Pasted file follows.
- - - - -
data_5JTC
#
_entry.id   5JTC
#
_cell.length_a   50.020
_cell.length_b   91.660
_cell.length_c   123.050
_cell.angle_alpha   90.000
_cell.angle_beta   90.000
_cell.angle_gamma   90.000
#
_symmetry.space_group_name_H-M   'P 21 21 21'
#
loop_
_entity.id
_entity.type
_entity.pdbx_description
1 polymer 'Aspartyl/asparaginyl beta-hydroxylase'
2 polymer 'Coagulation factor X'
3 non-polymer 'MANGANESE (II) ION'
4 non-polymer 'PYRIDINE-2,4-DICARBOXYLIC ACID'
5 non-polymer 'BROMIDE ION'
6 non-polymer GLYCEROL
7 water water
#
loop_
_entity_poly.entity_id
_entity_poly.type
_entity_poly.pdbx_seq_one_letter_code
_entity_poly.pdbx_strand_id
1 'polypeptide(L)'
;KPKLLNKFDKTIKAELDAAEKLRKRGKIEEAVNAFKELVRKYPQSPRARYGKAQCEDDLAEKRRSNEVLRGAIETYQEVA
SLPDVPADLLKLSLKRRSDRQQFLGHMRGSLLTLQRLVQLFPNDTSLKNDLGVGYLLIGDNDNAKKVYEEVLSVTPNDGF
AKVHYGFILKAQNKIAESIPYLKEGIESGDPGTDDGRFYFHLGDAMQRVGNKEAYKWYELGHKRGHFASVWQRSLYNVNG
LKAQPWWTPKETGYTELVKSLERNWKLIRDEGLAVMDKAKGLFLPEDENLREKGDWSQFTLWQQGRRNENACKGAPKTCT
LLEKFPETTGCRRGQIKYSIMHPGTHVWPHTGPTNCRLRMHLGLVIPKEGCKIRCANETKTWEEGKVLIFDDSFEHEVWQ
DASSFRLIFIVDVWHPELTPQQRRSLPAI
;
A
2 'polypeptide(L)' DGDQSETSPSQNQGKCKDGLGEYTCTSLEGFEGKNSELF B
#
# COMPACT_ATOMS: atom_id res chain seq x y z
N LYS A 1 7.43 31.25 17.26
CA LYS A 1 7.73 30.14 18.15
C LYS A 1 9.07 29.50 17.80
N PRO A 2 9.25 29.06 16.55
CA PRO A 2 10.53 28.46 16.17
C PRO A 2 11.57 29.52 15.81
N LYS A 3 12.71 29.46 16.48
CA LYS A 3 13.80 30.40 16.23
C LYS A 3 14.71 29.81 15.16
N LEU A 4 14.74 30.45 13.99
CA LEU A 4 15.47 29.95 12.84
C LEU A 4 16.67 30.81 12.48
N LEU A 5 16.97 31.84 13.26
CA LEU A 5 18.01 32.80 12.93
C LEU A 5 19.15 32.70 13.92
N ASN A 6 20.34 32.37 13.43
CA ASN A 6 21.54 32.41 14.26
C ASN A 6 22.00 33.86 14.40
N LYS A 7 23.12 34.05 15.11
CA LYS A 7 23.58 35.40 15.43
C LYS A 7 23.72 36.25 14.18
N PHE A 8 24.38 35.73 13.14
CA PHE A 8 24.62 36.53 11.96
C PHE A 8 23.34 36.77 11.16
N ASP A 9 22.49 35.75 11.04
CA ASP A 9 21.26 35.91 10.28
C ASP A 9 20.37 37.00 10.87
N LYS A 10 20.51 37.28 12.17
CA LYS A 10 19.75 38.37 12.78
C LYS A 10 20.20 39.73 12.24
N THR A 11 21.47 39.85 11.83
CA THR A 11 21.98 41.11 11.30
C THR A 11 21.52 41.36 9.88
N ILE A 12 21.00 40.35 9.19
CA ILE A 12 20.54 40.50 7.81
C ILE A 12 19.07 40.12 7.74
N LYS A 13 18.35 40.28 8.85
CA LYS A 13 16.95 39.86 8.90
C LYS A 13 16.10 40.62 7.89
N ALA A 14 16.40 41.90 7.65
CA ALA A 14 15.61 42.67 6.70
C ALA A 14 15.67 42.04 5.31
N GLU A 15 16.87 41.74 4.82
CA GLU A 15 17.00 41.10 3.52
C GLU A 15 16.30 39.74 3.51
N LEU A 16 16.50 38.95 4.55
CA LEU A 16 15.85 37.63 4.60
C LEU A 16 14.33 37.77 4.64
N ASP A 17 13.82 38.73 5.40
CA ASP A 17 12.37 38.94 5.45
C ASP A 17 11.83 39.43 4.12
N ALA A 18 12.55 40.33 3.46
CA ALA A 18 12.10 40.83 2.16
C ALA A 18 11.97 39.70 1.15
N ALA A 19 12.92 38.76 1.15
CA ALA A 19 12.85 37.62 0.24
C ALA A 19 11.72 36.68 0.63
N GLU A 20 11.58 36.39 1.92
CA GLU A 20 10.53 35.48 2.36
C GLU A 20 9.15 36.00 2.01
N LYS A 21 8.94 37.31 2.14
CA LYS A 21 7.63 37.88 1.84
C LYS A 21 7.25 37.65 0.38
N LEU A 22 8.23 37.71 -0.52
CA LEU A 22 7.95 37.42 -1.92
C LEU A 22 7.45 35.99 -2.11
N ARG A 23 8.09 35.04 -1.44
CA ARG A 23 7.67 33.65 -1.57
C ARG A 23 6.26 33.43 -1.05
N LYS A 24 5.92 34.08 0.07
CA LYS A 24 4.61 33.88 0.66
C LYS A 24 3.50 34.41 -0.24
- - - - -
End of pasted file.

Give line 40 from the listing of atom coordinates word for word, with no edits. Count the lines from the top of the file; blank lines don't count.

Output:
2 'polypeptide(L)' DGDQSETSPSQNQGKCKDGLGEYTCTSLEGFEGKNSELF B